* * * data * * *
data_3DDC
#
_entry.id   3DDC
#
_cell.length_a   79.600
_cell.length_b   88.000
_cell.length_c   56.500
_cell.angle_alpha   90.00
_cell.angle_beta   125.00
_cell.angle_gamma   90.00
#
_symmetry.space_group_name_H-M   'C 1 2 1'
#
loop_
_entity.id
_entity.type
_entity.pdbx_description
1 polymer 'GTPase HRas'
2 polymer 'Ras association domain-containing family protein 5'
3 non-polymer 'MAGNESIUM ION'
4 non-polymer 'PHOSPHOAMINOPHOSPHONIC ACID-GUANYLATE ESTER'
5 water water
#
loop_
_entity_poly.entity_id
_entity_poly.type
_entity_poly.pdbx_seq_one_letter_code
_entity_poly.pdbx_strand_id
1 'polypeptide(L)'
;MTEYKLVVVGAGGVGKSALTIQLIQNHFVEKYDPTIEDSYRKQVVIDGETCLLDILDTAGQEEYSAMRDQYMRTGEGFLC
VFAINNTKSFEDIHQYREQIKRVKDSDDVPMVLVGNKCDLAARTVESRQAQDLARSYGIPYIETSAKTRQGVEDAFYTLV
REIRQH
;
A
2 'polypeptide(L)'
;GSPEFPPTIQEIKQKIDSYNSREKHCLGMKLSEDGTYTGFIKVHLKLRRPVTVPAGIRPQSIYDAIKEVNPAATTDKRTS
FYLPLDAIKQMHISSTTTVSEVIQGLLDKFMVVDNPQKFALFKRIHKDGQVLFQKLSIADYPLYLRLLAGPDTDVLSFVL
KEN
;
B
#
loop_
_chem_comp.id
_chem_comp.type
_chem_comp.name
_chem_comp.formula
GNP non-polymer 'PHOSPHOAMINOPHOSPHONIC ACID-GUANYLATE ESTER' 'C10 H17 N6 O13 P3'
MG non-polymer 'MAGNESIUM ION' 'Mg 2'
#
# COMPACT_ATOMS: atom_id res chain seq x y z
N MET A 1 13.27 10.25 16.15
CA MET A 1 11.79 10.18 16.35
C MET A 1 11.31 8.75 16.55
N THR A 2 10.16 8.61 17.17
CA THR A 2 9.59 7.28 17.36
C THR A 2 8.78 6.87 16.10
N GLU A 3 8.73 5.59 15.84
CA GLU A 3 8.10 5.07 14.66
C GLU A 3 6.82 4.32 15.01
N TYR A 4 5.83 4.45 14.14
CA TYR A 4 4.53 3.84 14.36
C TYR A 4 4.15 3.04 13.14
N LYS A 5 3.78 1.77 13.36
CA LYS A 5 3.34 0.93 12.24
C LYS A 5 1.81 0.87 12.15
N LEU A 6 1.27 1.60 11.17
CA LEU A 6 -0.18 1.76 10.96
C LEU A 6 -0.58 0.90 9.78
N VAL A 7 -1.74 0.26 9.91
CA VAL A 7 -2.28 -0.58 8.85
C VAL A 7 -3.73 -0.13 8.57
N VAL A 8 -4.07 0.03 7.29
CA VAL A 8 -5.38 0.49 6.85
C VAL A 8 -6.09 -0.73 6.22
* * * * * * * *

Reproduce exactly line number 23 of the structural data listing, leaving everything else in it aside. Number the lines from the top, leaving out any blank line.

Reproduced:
#